Music Based Trends Within Subcultural Style
Before the radio began transmitting the sounds of the popular music industry across the airwaves, what the nobility enjoyed was seen as the high bar for everyone else's tastes. Those who like the same as the Lords and Ladies, the notable gentlemen and his most esteemed wife could be seen as reaching the all important social status they desire. For the others, and for those who wanted to make a stand against the common grain of society, there was folk music. Before popular culture took its grip on the world via media devices in every home, it was the community gathering that provided the entertainment. The traditional folk sounds of an area will of course differ with geography and the further afield we go, what was once folk becomes world music but in essence, it has the same root origin. Communities would pass ideas, stories, and melodies down the generational line as songs that would become ingrained in the consciousness of the given social network.
During the 1920's, when the radio became an instrument of media delivery, alongside the classical sounds of what was deemed to be acceptable music from traditional composers, new forms of music began to find its way into the playlist. Swing and jazz became players in the early music scene, and perhaps was the first societal subculture that could be distinguished as having a single origin. Ballroom music with extra energy allowed the younger generation to express themselves in new and exciting ways. Putting jazz and swing into the dance-hall allowed new musicians to experiment with all kinds of new techniques.
Rock n roll evolved in the 1950s from the origins of blues and rhythm based dance hall music, and another new breed of subculture came into being. Teddy boys took the titles for the first major influencer in the word of rock music, and the clean cut but violent image that came along with this trend brought in a new set of issues associated with alternative societal archetypes. Suits with ties, slick back hair, and an attitude for trouble gave this new generation of likely suspects an element of gangster affiliation that opened new doors for artistic expression.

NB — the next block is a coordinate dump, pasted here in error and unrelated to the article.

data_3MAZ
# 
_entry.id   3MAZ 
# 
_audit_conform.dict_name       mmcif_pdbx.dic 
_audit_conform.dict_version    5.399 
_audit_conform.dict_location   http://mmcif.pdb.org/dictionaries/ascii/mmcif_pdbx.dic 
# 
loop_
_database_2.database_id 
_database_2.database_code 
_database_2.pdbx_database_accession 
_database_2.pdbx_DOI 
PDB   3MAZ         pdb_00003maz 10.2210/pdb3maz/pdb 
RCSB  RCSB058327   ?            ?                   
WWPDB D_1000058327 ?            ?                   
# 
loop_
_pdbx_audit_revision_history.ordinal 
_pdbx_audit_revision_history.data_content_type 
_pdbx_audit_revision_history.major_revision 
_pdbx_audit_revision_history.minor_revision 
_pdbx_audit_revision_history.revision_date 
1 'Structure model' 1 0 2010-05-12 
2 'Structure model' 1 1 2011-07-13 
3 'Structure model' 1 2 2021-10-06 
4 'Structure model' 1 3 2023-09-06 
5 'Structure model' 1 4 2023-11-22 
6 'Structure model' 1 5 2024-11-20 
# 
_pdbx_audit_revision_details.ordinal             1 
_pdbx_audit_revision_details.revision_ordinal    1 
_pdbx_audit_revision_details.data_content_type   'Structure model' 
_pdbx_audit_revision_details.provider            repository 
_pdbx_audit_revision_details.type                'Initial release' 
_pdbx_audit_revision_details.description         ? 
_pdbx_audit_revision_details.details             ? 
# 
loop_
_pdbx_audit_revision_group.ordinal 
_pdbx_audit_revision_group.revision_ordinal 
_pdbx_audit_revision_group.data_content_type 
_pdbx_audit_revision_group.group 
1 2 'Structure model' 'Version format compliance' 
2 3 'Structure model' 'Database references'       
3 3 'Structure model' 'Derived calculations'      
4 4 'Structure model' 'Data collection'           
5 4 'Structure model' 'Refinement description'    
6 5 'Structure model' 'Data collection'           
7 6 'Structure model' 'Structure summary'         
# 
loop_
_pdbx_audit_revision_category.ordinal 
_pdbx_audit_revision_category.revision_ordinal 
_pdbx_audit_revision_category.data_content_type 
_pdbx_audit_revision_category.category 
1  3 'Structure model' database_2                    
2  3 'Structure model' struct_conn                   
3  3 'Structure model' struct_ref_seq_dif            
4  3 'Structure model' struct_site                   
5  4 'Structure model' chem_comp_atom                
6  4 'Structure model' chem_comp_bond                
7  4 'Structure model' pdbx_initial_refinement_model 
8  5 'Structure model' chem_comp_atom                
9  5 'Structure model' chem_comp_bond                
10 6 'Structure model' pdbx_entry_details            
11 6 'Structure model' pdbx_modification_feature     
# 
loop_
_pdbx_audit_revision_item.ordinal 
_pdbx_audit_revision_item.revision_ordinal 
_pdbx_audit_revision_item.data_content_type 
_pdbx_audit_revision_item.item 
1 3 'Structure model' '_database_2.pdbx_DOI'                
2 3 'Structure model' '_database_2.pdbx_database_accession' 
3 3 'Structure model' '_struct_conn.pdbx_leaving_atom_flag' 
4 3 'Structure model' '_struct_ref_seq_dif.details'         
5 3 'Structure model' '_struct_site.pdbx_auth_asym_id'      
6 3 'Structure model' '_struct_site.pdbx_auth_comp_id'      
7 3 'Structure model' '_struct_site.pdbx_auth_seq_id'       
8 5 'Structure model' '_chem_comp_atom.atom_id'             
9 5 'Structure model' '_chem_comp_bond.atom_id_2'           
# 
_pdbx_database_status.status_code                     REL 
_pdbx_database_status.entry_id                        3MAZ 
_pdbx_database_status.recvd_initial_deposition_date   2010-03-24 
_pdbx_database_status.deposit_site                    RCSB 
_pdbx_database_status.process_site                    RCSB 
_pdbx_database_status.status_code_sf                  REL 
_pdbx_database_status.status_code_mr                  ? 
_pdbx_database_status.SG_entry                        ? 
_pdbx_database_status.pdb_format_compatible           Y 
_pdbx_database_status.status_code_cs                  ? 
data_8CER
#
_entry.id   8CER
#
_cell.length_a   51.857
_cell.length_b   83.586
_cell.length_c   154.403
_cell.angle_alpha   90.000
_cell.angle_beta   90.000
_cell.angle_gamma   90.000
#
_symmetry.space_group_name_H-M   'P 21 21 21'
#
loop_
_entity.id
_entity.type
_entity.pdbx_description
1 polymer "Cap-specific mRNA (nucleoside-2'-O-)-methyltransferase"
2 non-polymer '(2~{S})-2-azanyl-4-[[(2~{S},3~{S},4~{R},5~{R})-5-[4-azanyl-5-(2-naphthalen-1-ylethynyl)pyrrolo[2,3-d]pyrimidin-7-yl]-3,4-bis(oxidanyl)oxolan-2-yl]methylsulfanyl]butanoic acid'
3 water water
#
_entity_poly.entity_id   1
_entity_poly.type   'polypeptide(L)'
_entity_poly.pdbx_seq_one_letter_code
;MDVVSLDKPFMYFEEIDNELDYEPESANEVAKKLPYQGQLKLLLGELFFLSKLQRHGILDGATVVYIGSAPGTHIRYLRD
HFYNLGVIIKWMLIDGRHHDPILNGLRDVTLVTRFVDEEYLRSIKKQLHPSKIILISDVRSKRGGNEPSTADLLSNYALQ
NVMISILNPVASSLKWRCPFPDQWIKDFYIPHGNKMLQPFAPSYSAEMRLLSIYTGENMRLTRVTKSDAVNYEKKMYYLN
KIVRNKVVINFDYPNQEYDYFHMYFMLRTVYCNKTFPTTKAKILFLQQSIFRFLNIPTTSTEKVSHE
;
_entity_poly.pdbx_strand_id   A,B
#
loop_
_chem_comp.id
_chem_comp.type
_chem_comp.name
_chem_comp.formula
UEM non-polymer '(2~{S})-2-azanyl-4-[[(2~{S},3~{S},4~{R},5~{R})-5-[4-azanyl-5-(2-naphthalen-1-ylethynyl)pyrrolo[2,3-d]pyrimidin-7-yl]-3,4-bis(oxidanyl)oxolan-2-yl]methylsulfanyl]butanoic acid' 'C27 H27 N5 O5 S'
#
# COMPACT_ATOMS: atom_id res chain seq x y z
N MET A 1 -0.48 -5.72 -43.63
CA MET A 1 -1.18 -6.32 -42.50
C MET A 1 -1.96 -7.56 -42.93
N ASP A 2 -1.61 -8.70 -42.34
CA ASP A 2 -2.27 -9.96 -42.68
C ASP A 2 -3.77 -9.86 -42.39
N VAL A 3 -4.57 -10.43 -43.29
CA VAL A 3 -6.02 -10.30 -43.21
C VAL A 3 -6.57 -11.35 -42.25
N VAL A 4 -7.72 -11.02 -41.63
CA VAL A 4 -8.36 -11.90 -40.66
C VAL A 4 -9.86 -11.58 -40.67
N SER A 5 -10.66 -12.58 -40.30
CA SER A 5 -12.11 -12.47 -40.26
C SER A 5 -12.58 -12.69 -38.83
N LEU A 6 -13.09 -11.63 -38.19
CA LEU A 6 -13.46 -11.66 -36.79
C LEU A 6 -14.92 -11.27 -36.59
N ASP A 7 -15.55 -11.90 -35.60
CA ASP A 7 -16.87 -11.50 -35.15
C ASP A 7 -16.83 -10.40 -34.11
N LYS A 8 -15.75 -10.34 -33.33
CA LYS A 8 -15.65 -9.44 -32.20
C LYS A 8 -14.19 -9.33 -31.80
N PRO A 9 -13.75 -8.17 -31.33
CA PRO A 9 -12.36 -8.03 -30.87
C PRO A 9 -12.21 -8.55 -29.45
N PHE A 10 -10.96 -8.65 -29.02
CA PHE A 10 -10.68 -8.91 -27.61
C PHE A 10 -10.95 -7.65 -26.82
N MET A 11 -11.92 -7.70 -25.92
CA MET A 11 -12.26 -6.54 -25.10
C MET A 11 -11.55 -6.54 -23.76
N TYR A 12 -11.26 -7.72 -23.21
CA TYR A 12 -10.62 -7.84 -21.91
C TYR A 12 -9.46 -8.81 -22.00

Mods and rockers split as a distinct branching aspect on the society scene in the 1960s, and perhaps for the first time there was a direct competition marketed between two opposing viewpoints in the art world. As mod music took the noise and energy of rock n roll and concentrated it into something punchy and attitude driven, rock music managed to remain calm and remained true to the ballad and clean cut form that allowed it to stay distinguished despite this new wave of energy.
Rock caught on to the attitude it had so far lacked during the 1970s, when disco music had inspired a prolific wave of new synthetic sounding artists to produce variations on what music actually can be. A new energy brought rock music into the world of heavy metal and psychedelic rock as disco music began to give rise to new forms of dance based sounds such as funk that used traditional jazz form with new experimental rhythms.
The rift between mods and rockers evolved as rock music began to take on the attitude that would previously distinguish the two. In an effort to further inspire chaotic music and a breakdown of traditional flow, punk became popular as a strong alternative voice. Heavy metal differed from punk in many ways, but the theme of anarchy acted as an extra political motivator that metal doesn't use to brand itself.
In the 1980s the electronic music scene split into new romantic and goth music, with hip-hop making a splash shortly after. Heavy metal became commercialised and hard rock was the by-product of this fusion of corporate interest and the rock n roll ethic of rebellion and anti-establishment based expression. Punk music became diverse and soon also became targeted for commercialisation.
In the 1990s, heavy metal and rock music began to become largely alternative once more, and pop songs began to take more influence on softer and mixable content rather that straight songs. Everything began to standardise during the 90s for music, and with archetypes in place for so many genres, finding new roots was difficult. Disco evolved into techno, hardcore, and house, and the electronic music scene began the main field for the experimental musical projects. Rock began to form cross over sounds that took hip-hop, gothic, or techno sounds to make new fusion albums which produced varying results.
As the 2000s came about, the home studio and internet had really opened up what was doable and available for normal people. The amount of music on offer has magnified dramatically, as with the tools for making it. Subculture has reached neo-tribal levels with hundreds of thousands of people coming together for the love of one particular form of music. Each form of previous subcultural style has prevailed to this day and artists in every window are making new and fresh contributions to their genre.
As more creators make it into the scene with their angles, extra layers of culture are being formed, and perhaps on an interpersonal level, societal identification of self is no longer so limited to a handful of available archetypes presented by the media. As we each get to stand in our own shoes and present ourselves to many more people based on merit alone, it's becoming easier to self identify with common thinking without subscribing to one particular stereotype.
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